May 28, 2019

TSA OKs some CBD oils on flights

Photo: Timothy A. Clary/Getty Images

The Transportation Security Administration is now allowing passengers to bring Epidiolex, an FDA-approved marijuana-based drug, and some forms of cannabidiol (CBD) oil onboard aircraft.

Details: On Sunday, the TSA updated its "What Can I bring?" list, having learned of Epidiolex, which is used to treat seizures in children with epilepsy. "[A]s long as it is produced within the regulations defined by the law," some CBD oils are acceptable in checked and carry-on luggage. That does not include cannabis-infused products and CBD oils with THC, the psychoactive chemical that makes people feel high. The TSA will refer all questionable products to law enforcement.

"Possession of marijuana and certain cannabis infused products, including some Cannabidiol (CBD) oil, remain illegal under federal law. ... Products/medications that contain hemp-derived CBD or are approved by the FDA are legal as long as it is produced within the regulations defined by the law under the Agriculture Improvement Act 2018."
— TSA wrote in a statement

Context: The 2018 Farm Bill legalized hemp and hemp derivatives at the federal level, which contain little to no THC.

Go deeper: FDA plans to discuss legally marketing CBD products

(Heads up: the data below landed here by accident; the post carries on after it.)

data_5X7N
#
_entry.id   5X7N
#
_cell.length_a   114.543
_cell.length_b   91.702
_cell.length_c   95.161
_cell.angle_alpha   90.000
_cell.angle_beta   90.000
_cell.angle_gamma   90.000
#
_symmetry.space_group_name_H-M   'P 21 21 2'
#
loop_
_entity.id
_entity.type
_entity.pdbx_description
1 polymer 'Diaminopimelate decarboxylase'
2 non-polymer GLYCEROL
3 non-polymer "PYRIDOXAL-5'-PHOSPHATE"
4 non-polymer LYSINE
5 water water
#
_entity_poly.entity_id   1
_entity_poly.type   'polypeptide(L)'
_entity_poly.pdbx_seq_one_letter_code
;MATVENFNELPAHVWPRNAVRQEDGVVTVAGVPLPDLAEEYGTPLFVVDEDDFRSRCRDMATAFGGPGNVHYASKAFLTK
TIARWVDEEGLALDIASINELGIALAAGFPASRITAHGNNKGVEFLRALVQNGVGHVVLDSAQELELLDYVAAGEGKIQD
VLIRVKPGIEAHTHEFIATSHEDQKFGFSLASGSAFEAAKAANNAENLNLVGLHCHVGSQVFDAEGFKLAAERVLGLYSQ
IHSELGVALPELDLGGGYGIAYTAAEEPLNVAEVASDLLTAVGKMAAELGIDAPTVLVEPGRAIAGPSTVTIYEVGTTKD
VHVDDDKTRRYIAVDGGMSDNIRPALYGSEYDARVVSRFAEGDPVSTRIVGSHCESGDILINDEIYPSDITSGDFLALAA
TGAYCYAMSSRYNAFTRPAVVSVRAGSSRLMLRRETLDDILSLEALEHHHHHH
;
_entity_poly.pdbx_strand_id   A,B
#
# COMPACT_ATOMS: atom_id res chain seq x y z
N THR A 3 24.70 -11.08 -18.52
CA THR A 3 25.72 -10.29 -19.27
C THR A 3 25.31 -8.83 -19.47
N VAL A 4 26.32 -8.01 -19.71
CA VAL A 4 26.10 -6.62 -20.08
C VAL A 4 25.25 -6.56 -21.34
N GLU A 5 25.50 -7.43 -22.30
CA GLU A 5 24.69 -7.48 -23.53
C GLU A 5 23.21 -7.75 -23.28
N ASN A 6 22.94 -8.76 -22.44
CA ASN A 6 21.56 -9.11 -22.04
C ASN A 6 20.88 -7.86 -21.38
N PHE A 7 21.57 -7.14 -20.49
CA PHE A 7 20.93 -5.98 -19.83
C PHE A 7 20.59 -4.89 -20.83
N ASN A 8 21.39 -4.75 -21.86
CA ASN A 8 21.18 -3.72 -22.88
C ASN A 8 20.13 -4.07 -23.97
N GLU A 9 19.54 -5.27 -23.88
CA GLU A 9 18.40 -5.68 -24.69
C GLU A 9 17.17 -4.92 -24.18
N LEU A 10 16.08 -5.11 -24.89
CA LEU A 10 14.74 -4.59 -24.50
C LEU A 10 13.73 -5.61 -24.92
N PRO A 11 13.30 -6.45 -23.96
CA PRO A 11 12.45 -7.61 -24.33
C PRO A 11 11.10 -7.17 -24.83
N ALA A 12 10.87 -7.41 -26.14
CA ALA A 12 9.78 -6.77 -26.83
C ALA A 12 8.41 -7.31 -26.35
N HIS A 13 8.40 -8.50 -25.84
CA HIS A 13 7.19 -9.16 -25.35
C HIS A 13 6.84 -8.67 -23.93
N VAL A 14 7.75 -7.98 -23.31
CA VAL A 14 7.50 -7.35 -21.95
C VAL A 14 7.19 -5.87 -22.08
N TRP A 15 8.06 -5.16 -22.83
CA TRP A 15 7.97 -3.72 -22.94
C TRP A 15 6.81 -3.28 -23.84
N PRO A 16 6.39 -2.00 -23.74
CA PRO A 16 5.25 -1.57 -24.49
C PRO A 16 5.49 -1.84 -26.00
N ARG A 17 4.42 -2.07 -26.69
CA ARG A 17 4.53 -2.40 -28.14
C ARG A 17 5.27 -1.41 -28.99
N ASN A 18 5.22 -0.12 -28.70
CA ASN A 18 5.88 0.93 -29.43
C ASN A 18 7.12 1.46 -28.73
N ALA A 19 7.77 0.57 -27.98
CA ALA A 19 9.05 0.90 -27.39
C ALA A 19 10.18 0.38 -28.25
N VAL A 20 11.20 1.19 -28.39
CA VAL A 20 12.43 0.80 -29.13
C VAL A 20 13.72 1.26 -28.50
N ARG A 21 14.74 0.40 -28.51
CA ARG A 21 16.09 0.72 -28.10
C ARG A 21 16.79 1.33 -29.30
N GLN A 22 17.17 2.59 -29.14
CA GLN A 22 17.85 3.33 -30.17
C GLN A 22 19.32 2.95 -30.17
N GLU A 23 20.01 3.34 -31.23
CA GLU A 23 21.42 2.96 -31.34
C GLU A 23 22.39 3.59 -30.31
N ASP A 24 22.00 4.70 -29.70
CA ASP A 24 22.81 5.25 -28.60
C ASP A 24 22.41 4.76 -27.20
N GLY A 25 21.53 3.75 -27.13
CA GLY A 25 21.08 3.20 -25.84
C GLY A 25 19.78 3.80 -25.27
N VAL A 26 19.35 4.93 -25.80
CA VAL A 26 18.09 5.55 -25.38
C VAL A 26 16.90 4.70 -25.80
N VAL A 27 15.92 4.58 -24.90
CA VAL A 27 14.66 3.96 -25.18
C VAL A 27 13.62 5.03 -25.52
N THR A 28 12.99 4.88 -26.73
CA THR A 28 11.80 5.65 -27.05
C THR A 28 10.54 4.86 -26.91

Go deeper

Updates: George Floyd protests continue past curfews

Protesters on Tuesday evening by the metal fence recently erected outside the White House. Photo: Olivier Douliery/AFP via Getty Images

Largely peaceful protests over the death of George Floyd and other police-related killings of black people continued Tuesday night across the U.S. for the eighth consecutive day.

The latest: Protesters were out en masse well after curfews were in force in cities including Washington, D.C., New York City, Los Angeles and Portland — one of the cities where there was a late-night flash-point between police and protesters.

Primary elections test impact of protests, coronavirus on voting

Election official at a polling place at McKinley Technology High School in Washington, D.C. Photo: Drew Angerer/Getty Images

In the midst of a global pandemic and national protests over the death of George Floyd, eight states and the District of Columbia held primary elections on Tuesday.

Why it matters: Joe Biden, the presumptive Democratic nominee, needs to win 425 of the 479 delegates up for grabs in order to officially clinch the nomination. There are a number of key down-ballot races throughout the country as well, including a primary in Iowa that could determine the fate of Rep. Steve King (R-Iowa).

Iowa Rep. Steve King defeated in GOP primary

Rep. Steve King. Photo: Alex Wroblewski/Getty Images

State Sen. Randy Feenstra defeated incumbent Rep. Steve King in Tuesday's Republican primary for Iowa's 4th congressional district, according to the Cook Political Report.

Why it matters: King's history of racist remarks has made him one of the most controversial politicians in the country and a pariah within the Republican Party.